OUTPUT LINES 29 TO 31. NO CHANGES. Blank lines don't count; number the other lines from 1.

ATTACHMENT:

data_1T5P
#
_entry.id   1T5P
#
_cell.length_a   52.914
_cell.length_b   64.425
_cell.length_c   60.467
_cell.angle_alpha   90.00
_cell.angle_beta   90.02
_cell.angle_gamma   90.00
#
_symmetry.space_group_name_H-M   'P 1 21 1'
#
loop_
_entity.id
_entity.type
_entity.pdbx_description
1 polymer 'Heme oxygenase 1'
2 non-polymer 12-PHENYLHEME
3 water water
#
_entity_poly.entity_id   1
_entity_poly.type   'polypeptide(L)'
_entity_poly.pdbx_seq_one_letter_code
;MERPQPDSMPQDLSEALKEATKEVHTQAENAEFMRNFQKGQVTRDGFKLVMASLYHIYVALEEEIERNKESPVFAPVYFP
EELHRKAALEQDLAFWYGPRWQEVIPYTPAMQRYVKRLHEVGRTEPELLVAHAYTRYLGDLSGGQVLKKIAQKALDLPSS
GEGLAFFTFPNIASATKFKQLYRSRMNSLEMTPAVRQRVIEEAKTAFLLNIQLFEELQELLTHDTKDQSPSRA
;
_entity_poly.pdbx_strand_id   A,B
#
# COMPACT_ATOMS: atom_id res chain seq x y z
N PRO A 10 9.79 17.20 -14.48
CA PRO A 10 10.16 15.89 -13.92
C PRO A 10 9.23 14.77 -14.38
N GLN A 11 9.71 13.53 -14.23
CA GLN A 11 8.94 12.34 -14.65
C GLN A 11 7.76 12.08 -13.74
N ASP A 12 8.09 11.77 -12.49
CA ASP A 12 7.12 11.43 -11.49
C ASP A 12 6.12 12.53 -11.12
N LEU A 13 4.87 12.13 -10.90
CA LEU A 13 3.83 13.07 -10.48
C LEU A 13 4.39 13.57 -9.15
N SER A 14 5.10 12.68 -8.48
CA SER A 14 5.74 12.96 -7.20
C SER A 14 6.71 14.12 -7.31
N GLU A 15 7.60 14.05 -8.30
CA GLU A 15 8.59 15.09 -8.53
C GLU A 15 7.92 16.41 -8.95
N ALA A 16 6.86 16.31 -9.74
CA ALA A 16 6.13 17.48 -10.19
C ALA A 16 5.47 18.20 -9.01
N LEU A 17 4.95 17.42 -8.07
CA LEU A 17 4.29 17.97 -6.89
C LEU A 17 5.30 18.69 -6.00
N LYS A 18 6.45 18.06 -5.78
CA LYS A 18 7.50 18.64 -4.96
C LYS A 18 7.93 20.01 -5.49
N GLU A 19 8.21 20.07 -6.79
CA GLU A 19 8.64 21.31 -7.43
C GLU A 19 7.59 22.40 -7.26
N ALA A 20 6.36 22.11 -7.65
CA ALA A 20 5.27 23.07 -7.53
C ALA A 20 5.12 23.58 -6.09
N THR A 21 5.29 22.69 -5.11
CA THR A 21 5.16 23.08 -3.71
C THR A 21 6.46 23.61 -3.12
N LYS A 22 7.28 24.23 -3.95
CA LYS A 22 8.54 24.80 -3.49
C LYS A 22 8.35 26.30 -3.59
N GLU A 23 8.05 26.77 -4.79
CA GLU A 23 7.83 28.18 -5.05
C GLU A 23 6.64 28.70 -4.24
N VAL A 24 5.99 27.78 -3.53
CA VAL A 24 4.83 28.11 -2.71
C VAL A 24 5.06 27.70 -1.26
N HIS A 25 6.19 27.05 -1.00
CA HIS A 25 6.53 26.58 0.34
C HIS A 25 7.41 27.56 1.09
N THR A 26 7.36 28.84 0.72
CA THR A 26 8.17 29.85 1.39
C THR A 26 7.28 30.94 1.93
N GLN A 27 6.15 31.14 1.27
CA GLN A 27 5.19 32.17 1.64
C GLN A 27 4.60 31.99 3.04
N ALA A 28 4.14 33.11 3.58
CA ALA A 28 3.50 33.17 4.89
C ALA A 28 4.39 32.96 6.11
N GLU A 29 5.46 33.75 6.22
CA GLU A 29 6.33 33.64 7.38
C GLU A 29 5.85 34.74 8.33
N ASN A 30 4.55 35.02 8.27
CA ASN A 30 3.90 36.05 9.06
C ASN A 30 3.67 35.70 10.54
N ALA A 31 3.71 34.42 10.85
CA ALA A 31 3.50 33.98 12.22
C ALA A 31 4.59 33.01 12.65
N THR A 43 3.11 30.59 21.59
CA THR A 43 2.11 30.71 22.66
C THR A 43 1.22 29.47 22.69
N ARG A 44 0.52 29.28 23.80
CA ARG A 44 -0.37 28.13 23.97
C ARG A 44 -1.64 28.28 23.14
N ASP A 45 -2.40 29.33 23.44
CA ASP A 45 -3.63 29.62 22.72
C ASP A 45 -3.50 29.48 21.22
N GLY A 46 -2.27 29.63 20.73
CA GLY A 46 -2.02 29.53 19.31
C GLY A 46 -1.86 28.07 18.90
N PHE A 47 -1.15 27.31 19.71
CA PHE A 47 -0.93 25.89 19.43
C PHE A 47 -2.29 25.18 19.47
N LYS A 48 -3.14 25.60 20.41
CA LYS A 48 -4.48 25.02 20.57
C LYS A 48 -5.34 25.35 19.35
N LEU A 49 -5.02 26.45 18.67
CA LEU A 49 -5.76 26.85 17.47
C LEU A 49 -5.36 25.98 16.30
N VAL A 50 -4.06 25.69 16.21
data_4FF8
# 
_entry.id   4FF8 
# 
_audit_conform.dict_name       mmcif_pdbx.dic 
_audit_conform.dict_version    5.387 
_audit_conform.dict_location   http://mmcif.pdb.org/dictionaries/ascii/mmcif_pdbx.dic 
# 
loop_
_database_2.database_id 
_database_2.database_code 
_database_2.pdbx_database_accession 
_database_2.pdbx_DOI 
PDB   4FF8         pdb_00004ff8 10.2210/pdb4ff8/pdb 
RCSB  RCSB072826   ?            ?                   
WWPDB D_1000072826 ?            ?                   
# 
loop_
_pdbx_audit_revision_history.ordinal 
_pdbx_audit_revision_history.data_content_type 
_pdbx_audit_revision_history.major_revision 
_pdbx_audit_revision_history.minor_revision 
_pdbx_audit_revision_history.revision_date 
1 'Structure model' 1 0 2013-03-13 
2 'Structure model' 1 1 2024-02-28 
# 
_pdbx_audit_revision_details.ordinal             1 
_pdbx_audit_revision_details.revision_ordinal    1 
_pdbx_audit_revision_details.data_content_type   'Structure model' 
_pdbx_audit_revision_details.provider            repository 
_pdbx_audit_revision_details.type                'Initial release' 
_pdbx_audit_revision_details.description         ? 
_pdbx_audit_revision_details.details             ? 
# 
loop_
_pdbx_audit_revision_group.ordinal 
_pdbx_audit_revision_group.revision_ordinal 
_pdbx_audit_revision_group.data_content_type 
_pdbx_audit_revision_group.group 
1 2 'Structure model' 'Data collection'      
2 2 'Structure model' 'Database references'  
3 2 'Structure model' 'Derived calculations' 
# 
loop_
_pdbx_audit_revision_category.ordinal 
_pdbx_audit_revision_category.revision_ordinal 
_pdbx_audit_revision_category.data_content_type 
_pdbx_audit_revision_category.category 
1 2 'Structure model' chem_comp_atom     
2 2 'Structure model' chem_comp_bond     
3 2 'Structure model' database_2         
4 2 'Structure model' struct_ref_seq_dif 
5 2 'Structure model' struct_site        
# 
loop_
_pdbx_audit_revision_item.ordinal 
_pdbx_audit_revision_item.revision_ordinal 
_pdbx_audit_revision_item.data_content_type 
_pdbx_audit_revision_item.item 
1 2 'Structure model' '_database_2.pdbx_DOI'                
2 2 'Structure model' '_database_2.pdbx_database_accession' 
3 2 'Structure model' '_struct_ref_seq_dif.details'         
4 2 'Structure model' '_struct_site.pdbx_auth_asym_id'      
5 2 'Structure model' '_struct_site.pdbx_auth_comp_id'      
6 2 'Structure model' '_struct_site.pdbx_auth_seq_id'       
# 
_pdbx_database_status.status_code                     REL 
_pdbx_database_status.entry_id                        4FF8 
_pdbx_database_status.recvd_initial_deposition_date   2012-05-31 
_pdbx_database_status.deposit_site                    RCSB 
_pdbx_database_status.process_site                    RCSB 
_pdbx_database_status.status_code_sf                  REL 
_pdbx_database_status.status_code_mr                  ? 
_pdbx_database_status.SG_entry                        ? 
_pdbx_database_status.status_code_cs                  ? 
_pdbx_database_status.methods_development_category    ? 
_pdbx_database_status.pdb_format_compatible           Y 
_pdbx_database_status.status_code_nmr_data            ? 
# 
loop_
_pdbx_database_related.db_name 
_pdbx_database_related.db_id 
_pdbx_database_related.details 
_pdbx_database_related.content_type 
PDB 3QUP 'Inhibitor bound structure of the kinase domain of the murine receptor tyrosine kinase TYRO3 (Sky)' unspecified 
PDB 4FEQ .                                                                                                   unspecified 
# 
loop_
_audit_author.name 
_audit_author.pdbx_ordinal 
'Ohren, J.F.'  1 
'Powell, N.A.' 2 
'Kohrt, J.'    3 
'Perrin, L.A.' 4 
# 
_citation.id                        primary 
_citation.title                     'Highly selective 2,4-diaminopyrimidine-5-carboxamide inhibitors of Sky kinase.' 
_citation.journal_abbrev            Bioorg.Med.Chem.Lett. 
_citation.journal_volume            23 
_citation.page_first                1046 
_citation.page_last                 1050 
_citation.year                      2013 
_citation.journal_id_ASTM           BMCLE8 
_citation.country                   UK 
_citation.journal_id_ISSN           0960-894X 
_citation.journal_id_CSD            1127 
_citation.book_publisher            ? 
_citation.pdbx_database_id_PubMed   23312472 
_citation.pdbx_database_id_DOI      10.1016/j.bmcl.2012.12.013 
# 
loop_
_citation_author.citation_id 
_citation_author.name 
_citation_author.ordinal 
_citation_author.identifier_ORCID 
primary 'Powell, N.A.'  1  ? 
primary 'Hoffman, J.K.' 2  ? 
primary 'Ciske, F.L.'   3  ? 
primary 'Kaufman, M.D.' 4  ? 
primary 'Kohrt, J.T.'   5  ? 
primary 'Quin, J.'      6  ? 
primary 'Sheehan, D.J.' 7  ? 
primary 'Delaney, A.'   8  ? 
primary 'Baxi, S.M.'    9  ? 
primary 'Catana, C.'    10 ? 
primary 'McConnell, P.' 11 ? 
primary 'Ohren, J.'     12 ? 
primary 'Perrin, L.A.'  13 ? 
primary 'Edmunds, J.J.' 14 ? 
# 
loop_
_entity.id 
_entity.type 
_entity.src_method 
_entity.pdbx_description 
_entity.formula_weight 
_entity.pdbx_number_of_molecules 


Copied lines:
_entity_poly.pdbx_strand_id   A,B
#
# COMPACT_ATOMS: atom_id res chain seq x y z